3. How do you envision this even growing over the next few years?

The sky is the limit. But I also believe that whenever you're building a structure, the most important component is a solid foundation. As entrepreneurs, we tend to look ahead to the skylights, rather than the foundation at our feet. It's simply part of our Type-A, goal-driven, personality. That said, before I look at the 'skylights' for this event in terms of long-term potential, it's important that we underscore the foundation we've built as a sound base for BITE OF DC. To my team, foundation really comes down to two things: 1) the quality of the offering, and 2) the value of that offering, to the consumer. In other words, we want to consistently present A-level chefs and brands, while delivering that platform at a value point, which our consumers won't find anywhere else. When I look ahead to the inaugural BITE next week (Sat. May 18th) I'm happy to say that we've accomplished both of those key objectives. So to answer your question, the sky truly is the limit for us, because I believe we've started with a sound foundation.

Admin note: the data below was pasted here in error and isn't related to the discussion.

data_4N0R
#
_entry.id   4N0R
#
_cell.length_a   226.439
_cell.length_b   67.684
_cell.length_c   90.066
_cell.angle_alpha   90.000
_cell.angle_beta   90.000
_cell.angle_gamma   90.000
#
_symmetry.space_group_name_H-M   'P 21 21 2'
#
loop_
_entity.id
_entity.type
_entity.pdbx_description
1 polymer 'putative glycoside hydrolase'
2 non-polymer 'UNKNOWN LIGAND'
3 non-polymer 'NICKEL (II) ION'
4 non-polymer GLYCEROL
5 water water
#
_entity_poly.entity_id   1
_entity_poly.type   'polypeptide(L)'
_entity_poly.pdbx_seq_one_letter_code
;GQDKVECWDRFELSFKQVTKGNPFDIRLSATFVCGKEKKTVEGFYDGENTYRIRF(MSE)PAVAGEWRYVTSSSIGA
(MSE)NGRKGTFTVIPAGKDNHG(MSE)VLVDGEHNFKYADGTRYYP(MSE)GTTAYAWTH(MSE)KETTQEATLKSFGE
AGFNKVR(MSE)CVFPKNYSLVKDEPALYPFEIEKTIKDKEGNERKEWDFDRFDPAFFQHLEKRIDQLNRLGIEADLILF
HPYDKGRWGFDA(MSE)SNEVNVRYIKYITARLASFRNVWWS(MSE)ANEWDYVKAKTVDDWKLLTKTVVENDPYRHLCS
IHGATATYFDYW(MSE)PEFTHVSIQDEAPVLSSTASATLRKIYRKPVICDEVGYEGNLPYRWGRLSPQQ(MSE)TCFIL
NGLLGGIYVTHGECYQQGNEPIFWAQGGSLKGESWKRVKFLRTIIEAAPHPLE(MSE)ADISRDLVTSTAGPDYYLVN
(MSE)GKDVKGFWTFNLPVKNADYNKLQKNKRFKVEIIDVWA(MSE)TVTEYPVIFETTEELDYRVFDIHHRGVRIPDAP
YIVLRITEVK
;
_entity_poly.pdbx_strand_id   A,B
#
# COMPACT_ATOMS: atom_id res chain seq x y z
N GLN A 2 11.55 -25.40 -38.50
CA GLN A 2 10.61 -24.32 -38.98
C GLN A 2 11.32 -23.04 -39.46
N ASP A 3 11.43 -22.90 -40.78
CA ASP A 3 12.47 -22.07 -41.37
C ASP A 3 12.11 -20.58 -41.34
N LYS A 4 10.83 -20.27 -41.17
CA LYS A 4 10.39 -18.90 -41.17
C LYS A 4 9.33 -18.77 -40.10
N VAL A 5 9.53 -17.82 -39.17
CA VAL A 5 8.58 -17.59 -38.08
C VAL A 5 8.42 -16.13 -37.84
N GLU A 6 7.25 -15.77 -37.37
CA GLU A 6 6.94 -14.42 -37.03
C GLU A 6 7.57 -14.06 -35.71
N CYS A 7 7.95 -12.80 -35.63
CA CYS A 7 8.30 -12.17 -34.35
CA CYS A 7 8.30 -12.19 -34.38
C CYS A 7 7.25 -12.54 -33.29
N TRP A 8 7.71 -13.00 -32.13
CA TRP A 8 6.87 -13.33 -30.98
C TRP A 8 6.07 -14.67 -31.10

4. What efforts have you made to reach out to the local food community as well as writes, bloggers, chefs, and restaurants to promote the event?

It's funny, ten years ago, our outreach would have been relegated to television, newspapers, and radio. Fast forward a decade and the digital community is a key cog in the growth of this culinary machine. Whenever you're launching a new event like BITE OF DC, which has neither legacy nor competition in the minds of the consumer public, you're really having to shape that perception from the ground up. To me, that means creating awareness, then turning that awareness into favorable perception, and converting that perception into ticket purchases. It's a process. Like I was saying earlier, the foundation for this event is its unmatched quality and value, but the scaffolding that helps us grow floor by floor, is the engaged digital media in and around the DC metro area. I was just driving past the Washington Monument, which is currently covered in scaffolding for structural repairs from the DC earthquake in 2011. I couldn't help but think, that in order for us to reach the heights of our full potential with BITE OF DC, we need the acknowledgement, support, and advocacy of our digital media community to make it happen. Over the next week, I'll be doing the requisite TV and radio appearances in promotion of the event, but I've often said that it's the digital community--mags, bloggers, and websites--that really fan the flames quickest of all